And the New NASA Administrator is Probably….Wait for it….

Rep. Jim Bridenstine

This guy.

Rep. Jim Bridenstine (R-OK).

That’s what a couple of websites (here and here) are reporting this evening, with the caveat that — this being “Trump world” — anything could happen between now and the formal announcement planned for September or perhaps earlier.

Surprised?

You shouldn’t be.

During his three terms Congress, Bridenstine has made himself an expert in space policy, with a particular focus on promoting commercial space. He’s also been campaigning for the job since Trump was elected (and probably before). Bridenstine will also be in need of a new job soon. He promised voters he would serve a maximum of six years in the House, which means he won’t be standing for re-election next November.

The Trump Administration has also settled on a deputy administrator. That guy’s name is…

John Schumacher.

John who? Yeah, that’s what I asked, too.

Schumacher has been vice president of Washington, DC operations for Aerojet Rocketdyne since 2006.

So, what exactly does this all mean? Assuming the reports are accurate and Donald Trump doesn’t change his mind.

Bridenstine has been very supportive of commercial space activities. He’s also a moon guy. He wants to see Americans return to the moon. So look for NASA to be innovative in returning to the moon while incorporating as much commercial activities as possible.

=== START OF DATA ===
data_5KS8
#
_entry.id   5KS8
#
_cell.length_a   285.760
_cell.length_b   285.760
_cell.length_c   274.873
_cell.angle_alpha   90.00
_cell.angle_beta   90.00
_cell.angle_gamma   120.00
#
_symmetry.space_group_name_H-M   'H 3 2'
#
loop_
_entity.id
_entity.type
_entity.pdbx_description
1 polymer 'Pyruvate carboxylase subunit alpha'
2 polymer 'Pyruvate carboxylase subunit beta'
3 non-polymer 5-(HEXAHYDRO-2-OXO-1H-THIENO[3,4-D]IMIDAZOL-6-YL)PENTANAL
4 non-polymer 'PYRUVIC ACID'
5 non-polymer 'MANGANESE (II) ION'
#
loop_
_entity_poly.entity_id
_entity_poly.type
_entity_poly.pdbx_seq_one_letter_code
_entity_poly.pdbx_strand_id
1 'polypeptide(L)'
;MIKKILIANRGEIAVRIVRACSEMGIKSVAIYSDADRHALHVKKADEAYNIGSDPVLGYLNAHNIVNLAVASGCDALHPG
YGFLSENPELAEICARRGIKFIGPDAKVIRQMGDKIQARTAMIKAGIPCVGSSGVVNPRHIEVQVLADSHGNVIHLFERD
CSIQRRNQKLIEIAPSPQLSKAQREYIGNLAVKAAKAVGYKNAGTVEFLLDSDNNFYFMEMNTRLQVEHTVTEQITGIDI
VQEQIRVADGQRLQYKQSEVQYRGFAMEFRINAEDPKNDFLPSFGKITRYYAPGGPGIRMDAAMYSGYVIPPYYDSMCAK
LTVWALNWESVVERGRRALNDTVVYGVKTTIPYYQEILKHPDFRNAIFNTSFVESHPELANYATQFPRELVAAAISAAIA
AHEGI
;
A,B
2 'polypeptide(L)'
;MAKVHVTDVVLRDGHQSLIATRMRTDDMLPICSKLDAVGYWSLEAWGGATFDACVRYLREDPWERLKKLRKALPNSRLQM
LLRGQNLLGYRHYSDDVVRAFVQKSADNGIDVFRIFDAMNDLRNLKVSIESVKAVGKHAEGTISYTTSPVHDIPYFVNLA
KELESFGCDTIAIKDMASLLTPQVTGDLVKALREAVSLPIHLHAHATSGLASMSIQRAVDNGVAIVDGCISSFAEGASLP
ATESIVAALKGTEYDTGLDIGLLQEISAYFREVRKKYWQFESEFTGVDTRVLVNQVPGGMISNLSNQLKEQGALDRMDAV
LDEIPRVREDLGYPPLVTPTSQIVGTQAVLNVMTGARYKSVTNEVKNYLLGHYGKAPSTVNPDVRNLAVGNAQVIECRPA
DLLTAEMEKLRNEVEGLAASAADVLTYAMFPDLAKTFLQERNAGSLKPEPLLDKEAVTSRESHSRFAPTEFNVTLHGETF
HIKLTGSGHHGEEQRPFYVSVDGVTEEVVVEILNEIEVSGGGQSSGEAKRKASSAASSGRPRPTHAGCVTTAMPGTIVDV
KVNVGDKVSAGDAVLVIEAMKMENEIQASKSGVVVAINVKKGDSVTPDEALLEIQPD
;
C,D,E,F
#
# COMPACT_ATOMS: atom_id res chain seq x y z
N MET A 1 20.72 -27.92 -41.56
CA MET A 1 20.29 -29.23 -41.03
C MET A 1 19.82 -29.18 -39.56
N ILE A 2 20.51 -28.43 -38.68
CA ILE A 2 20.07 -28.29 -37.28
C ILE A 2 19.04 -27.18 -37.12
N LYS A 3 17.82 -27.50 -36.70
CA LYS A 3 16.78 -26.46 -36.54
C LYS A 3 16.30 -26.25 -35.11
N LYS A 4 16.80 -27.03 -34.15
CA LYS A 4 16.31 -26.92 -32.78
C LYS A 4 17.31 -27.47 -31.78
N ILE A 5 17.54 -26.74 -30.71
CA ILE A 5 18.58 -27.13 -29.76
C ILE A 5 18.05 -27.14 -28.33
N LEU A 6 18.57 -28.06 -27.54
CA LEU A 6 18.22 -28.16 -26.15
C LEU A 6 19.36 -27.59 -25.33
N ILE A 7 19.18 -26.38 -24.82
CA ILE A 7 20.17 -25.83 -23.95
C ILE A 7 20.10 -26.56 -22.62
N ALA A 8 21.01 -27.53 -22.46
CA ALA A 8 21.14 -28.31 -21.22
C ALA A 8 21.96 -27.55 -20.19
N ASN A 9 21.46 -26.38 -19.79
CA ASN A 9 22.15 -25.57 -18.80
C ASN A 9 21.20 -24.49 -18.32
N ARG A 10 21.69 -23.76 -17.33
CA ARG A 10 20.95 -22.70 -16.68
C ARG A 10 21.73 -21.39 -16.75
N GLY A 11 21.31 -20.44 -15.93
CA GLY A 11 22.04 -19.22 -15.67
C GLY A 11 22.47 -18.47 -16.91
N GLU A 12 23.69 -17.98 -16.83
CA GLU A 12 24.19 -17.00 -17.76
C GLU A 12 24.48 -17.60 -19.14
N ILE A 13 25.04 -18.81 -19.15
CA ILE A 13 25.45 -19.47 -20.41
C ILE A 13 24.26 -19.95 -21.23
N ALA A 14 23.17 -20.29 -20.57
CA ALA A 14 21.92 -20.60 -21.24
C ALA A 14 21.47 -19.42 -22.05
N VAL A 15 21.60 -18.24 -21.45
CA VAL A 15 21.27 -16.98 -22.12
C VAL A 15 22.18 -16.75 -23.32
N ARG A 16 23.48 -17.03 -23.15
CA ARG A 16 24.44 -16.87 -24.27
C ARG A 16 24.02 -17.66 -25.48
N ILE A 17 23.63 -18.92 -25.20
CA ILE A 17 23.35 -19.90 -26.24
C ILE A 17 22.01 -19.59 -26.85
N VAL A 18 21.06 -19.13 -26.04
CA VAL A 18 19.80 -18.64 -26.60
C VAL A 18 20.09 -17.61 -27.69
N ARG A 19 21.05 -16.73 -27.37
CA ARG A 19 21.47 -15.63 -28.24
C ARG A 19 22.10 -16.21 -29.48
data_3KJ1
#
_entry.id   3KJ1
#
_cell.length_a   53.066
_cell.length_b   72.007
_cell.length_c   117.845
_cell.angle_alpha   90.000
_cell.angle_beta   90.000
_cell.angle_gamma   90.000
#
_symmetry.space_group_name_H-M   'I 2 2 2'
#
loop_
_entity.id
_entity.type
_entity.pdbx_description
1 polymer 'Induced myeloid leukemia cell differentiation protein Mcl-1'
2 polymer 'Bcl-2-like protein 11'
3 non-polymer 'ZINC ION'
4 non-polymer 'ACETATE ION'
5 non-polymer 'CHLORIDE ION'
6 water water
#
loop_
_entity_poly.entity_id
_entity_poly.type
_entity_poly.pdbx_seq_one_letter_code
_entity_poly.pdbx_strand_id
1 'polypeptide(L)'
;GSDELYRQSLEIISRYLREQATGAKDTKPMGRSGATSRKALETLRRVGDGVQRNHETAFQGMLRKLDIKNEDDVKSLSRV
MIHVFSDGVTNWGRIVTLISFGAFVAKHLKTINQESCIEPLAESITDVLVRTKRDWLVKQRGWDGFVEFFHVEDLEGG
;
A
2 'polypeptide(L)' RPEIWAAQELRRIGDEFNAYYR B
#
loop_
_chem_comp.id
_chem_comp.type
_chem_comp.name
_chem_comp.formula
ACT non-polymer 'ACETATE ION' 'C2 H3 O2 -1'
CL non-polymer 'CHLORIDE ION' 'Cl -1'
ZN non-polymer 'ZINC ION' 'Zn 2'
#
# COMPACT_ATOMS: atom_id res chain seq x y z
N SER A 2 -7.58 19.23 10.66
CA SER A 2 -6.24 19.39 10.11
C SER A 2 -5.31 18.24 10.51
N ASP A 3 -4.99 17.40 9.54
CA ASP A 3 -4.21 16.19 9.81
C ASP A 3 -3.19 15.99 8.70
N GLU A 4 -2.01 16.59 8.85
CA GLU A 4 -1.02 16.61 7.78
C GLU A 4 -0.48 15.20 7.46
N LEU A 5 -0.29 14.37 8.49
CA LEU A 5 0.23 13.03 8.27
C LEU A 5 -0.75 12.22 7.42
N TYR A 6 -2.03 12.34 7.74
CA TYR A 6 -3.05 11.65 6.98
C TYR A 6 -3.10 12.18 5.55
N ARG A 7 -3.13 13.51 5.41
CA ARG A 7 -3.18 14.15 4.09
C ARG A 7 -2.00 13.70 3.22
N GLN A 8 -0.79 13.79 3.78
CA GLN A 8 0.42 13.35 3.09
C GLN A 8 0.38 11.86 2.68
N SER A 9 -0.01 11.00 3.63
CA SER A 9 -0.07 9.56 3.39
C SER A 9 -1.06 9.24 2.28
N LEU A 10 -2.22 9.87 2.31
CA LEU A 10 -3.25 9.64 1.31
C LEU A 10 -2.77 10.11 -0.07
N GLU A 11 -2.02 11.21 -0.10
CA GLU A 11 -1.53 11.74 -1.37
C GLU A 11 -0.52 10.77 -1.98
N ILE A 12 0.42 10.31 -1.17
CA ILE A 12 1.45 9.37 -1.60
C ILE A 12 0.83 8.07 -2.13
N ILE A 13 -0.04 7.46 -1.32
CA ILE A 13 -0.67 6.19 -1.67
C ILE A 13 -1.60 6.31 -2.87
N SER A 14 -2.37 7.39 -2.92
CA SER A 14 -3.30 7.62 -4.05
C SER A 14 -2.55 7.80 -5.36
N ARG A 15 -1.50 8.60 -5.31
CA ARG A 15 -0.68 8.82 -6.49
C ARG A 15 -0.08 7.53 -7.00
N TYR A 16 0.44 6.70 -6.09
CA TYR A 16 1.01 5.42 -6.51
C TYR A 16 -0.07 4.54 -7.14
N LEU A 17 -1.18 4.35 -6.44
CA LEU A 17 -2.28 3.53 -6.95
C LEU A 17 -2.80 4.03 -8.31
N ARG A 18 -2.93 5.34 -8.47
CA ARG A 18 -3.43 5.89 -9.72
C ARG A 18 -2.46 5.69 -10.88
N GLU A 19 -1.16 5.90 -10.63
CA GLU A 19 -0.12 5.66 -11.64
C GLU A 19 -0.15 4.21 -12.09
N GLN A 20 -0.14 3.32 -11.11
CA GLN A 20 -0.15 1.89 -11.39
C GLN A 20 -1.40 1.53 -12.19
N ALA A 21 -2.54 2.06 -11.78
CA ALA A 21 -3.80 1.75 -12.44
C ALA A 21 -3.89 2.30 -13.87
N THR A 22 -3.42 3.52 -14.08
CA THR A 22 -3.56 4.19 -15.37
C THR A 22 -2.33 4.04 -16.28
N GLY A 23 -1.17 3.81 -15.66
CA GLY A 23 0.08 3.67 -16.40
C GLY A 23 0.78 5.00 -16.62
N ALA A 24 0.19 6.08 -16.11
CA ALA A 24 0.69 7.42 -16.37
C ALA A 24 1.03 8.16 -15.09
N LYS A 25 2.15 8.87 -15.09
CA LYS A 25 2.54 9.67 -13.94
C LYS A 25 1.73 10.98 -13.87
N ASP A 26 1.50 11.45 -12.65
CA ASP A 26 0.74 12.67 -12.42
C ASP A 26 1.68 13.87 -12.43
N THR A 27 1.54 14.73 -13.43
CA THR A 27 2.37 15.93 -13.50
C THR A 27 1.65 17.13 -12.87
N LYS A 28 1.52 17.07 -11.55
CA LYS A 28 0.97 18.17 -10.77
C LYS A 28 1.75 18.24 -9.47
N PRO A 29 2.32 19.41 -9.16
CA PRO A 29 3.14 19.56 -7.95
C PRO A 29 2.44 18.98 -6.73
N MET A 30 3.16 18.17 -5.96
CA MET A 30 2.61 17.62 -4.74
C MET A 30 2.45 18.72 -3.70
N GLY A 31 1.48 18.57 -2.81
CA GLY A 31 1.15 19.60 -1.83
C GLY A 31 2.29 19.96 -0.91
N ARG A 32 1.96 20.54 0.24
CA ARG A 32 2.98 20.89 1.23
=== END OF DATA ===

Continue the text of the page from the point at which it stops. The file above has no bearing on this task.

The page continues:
This position fits in well with what appears to be an emerging consensus to put the effort to send humans to Mars on hold of revisiting our closest celestial neighbor.

Schumacher is a top official of a company that can be described, for lack of a better phrase, as Old Space. The company’s been around since the beginning. And it has a large stake in the Space Launch System and Orion spacecraft that are designed to send astronauts beyond low Earth orbit for the first time since 1972.

With this leadership, NASA could build upon a consensus forged during the Obama Administration that supports commercial programs and the SLS and Orion efforts. However, instead of sending astronauts to visit an asteroid as a precursor to Mars missions, the target will be the moon.

This approach will disappoint critics of SLS and Orion, who feel the program is too expensive and could be done with less expensive boosters and spacecraft. However, support for these programs is very strong in Congress.